LatinoJustice Seeks $98,000 In Backwages for Undocumented Immigrant Building Worker Under Special State Minimum Wage Law

By day he was a fulltime porter cleaning a Bronx apartment building with over 70 apartments. Juan Valdez (pseudonym used to protect his identity) worked seven days a week for the past six years in exchange for a free room in the basement of the building without receiving any pay from his employer as mandated by law. At night and on his off time, he would collect empty bottles and cans in order to try and earn enough money to buy food.

In June 2016, Valdez was summarily assaulted by the building’s super and forced out of his basement home. He was never paid one cent for his services over the years. LatinoJustice has assisted Valdez in filing a back wage claim with the NYS Department of Labor seeking $98,000 for unpaid minimum wage and overtime for the last 6 years of his unpaid labor.

LatinoJustice Senior Counsel Jackson Chin who prepared the complaint stated “Many employers and workers do not know that an employer providing free living accomodations such as the basement room provided to Mr. Valdez does not eliminate an employer's legal obligation to pay an employee minimum wages under New York Labor Law. Even a person hired “at-will” without a contract is entitled to minimum wage pay protections.”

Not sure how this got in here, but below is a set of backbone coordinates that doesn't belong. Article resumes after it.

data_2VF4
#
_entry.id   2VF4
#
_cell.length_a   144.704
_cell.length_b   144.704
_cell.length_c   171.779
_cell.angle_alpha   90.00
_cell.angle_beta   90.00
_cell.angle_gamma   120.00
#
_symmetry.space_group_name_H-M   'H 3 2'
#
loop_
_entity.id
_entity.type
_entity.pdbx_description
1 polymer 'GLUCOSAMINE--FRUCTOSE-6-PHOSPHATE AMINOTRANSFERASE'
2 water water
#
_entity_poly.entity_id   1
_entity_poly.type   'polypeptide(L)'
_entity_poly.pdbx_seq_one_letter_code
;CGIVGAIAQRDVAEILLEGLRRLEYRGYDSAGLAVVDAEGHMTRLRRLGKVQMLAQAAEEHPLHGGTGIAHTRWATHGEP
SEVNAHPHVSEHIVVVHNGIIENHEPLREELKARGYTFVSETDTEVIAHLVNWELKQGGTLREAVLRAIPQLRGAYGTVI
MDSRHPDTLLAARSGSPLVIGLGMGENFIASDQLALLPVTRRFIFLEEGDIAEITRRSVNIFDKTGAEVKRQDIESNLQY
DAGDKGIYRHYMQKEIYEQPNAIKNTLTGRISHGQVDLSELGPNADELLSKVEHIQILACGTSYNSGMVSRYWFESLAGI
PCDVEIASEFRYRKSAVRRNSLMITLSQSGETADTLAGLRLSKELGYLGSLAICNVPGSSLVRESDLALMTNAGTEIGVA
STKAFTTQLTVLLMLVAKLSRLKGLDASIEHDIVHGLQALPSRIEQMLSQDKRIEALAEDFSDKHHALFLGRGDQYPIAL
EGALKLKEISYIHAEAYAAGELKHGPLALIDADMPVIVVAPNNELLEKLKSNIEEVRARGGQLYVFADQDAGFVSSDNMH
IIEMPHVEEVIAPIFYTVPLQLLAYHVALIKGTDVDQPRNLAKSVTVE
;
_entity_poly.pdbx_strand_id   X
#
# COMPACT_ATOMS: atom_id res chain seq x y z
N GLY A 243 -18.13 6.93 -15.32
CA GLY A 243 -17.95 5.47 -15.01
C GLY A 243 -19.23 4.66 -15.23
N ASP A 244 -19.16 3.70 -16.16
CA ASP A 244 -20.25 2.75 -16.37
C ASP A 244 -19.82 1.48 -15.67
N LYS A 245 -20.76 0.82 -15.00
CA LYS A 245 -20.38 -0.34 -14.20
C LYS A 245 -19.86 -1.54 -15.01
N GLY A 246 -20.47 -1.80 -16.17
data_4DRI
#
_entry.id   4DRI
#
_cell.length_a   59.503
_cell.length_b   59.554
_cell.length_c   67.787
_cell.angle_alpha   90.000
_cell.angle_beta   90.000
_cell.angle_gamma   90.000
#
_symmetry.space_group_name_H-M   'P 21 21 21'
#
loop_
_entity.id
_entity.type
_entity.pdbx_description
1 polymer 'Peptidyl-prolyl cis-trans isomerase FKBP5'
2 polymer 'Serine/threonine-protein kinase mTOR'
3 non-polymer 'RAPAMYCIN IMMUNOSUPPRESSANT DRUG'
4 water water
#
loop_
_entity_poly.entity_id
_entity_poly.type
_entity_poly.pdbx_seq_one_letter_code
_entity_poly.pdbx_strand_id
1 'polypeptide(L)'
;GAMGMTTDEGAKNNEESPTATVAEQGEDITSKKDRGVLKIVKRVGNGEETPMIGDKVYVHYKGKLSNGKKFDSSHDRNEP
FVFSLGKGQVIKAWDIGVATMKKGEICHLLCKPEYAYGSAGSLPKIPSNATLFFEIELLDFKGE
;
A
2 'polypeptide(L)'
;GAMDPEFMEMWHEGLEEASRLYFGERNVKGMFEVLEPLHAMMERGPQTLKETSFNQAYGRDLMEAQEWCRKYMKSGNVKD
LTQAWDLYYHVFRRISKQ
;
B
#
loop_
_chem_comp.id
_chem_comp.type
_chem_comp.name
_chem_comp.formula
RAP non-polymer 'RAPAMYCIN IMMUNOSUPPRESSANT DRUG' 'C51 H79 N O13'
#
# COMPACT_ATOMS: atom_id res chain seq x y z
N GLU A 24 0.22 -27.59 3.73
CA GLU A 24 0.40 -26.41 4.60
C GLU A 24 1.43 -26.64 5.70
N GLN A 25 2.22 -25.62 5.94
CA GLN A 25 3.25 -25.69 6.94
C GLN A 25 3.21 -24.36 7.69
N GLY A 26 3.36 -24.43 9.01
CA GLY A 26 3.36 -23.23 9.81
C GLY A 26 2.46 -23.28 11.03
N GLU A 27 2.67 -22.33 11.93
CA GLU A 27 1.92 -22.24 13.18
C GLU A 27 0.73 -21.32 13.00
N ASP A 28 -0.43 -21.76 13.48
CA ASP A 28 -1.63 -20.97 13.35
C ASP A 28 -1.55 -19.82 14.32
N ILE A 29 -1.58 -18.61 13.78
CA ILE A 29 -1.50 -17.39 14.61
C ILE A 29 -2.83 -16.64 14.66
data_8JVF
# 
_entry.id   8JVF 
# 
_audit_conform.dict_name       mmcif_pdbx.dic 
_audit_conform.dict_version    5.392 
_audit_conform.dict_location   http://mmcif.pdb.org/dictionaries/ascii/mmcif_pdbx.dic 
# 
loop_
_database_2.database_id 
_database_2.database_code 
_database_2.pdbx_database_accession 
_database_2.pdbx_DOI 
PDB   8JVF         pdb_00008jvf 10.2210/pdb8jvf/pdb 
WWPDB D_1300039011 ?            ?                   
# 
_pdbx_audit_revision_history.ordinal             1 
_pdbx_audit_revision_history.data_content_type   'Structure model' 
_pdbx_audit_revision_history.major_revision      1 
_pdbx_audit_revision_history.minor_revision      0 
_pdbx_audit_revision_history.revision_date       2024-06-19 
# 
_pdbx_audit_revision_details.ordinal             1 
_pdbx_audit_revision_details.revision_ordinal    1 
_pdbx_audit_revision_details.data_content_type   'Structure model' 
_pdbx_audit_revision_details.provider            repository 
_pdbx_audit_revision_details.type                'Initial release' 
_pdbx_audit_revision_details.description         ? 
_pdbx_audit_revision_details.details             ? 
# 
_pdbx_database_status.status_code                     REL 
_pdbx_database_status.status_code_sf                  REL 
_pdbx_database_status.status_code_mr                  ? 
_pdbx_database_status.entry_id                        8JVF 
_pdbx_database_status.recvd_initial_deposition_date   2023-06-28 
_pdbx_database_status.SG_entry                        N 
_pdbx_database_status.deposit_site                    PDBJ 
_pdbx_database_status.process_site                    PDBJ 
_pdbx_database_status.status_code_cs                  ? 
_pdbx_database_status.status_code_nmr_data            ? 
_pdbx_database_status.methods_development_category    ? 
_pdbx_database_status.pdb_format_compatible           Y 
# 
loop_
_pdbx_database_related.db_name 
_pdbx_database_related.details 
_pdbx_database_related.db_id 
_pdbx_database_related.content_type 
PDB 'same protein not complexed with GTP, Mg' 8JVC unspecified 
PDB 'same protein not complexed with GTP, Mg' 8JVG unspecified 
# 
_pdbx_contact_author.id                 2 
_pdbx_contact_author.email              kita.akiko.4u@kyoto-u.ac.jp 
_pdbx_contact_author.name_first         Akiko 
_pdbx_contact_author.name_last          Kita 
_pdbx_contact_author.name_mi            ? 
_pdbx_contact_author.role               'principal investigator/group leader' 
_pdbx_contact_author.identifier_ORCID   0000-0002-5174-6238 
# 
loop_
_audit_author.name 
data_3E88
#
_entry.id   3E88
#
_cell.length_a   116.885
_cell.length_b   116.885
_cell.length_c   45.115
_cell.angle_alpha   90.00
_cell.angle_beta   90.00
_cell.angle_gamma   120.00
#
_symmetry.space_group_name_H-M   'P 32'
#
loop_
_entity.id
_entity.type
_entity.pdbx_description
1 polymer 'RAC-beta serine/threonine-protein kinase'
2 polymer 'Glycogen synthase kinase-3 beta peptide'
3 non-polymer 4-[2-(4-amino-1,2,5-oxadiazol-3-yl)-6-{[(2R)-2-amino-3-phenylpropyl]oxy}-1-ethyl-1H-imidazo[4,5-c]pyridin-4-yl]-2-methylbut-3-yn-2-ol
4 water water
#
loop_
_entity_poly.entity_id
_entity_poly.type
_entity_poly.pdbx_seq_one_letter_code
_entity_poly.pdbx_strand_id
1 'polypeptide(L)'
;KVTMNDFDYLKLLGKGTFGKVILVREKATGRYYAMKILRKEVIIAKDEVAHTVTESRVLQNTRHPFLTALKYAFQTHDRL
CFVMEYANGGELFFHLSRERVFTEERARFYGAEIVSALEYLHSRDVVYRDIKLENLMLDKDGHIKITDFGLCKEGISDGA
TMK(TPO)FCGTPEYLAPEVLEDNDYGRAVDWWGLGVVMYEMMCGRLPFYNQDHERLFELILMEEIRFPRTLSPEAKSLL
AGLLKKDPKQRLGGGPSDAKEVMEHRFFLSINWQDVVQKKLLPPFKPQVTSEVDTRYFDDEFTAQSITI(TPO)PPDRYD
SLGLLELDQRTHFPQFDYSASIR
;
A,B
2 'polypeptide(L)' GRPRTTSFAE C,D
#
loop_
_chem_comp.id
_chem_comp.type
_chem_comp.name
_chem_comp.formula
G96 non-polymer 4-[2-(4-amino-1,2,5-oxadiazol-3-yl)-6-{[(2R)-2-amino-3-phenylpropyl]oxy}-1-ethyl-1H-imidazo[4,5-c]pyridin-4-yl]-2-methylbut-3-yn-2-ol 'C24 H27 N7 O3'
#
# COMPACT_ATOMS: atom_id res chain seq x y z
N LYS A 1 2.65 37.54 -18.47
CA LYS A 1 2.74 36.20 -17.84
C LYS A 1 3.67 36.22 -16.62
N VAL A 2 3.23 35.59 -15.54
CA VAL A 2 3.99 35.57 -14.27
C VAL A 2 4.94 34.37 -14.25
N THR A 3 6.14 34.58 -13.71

Residential buildings in New York which hold 11 units or more are required to provide janitorial services under New York’s Multiple Dwelling laws. The hourly minimum wage rate of pay is set by the New York State Labor Department’s Wage Orders. Because the wage regulation protecting housing service employees is little known by the public, labor exploitation and abuse may be prevalent and likely affects countless immigrant workers working as building porters in NYC.

“Although the building employer may try to claim a credit for the free rent provided to Valdez to be deducted from any back wage award, such a claim in this case would not apply since the basement apartment was not a legal unit barring the building from collecting any rent”, stated Marvin Espana, a second year law student at Brooklyn Law School, who worked on the case with Chin.

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